Elephant Wins Freedom

An elephant at the Murghazar Zoo in Islamabad is to be freed thanks to a recent ruling by Pakistan's High Court.

After photos were published showing the elephant living in terrible conditions, sometimes chained, many concerned people and organisations sprung into action, sending petitions to the Pakistani government.


History doesn't relate how pop super-star Cher first got involved but it seems her celebrity status may have helped embarrass the authorities sufficiently enough to take action. For the last four years she has been calling for the release of Kaavan, a 33-year old Asian elephant from Sri Lanka, describing him as “the world’s loneliest elephant”.


Animal rights groups have also endeavoured to achieve Kaavan's release after his only playmate died in the zoo a few years ago. And now, finally, Pakistan's High Court has ruled that he should be set free and allowed to live out his remaining years in a more pleasant environment, with new friends.


“The pain and suffering of Kaavan must come to an end by relocating him to an appropriate elephant sanctuary,” the court stated. To facilitate the court’s ruling, Pakistan’s Islamabad Wildlife Management Board (IWMB) is working to find him a “suitable sanctuary”.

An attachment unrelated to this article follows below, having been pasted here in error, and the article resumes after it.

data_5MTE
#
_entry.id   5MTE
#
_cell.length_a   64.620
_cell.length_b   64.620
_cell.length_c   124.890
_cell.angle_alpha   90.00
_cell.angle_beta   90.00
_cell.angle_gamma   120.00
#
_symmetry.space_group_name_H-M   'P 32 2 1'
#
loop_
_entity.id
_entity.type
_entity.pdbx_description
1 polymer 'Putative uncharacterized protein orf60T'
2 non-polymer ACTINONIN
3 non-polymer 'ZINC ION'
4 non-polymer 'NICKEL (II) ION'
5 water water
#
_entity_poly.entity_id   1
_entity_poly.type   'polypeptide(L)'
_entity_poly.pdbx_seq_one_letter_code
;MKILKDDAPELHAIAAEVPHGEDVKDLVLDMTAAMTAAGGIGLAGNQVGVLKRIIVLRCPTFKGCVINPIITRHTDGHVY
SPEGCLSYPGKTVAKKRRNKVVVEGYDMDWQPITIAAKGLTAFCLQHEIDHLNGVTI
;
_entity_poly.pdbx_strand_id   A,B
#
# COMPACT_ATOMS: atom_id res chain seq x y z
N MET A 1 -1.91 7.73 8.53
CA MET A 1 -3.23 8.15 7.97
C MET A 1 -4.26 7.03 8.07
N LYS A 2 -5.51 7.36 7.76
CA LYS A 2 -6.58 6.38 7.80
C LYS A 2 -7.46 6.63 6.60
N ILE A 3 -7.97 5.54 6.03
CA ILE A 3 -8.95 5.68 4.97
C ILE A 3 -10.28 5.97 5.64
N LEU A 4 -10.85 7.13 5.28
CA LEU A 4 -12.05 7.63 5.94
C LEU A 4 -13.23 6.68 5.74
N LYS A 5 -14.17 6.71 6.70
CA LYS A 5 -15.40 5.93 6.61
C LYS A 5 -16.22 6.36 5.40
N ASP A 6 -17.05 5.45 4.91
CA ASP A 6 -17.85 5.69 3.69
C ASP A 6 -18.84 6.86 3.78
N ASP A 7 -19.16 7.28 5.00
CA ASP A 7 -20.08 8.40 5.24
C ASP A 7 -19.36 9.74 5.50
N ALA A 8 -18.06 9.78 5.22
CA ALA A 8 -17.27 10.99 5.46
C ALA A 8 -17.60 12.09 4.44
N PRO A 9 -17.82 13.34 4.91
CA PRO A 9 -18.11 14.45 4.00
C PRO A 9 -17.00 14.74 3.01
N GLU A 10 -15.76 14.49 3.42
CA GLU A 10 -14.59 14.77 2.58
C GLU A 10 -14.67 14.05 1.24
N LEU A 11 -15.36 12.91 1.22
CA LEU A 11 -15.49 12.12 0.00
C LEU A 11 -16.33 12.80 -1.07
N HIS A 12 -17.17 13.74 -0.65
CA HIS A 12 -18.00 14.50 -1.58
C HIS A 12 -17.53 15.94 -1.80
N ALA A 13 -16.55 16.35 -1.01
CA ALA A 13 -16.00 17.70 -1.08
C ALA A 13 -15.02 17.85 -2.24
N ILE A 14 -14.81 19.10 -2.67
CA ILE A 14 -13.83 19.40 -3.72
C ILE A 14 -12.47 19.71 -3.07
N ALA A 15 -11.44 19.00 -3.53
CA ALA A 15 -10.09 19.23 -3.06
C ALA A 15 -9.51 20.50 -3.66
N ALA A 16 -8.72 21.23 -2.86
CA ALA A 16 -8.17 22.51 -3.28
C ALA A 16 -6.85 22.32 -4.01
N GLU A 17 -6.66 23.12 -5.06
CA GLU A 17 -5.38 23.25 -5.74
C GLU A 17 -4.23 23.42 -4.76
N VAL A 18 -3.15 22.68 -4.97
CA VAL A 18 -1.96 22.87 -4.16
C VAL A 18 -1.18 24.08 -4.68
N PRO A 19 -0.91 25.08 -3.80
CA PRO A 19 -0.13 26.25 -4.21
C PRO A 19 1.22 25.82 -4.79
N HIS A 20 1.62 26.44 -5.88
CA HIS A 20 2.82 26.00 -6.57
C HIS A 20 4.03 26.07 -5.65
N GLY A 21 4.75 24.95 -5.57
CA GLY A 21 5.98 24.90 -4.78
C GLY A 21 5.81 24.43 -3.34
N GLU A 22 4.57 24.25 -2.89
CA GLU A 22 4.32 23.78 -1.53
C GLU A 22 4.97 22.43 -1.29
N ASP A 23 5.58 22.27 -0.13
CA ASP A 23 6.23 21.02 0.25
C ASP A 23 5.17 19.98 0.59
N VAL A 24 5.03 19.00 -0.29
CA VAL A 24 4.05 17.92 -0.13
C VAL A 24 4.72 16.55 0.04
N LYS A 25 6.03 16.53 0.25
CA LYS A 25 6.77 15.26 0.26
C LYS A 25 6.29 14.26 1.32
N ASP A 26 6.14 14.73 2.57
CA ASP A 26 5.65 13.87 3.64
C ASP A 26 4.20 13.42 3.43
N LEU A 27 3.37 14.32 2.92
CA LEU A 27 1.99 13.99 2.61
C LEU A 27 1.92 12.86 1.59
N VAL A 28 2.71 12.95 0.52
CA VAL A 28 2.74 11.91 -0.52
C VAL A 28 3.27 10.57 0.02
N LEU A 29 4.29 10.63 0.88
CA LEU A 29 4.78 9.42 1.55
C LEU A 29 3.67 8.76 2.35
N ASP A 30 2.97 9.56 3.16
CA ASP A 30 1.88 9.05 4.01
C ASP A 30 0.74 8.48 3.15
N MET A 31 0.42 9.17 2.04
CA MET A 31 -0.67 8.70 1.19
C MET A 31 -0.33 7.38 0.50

The IWMB has assembled an eight-member committee to arrange the relocation of Kaavan. Members include WWF senior director Rab Nawaz, biodiversity specialist Z.B. Mirza, an Islamabad Zoo veterinary officer, IUCN’s Nilanga Jaysinghe, and co-founder of Save the Elephant Foundation Derek Thompsan, according to a report in Gulf News.


In very good news for the rest of the occupants of Murghazar Zoo, the court has also directed that all the other remaining animals be moved to temporary sanctuaries while the zoo improves its standards. High quality zoos are reasonably defendable in the court of public opinion, but bad zoos most definitely are not. It is hoped, therefore, that the zoo in Islamabad will only be allowed to reopen once it achieves the highest possible standards.


Kaavan first came to Pakistan when he was only a year old, as a gift for the country’s leader at the time. Since his companion Saheli died in 2012, he has not been able to enjoy the company of other elephants. His release will allow him to live out his life among a social group of his peers.


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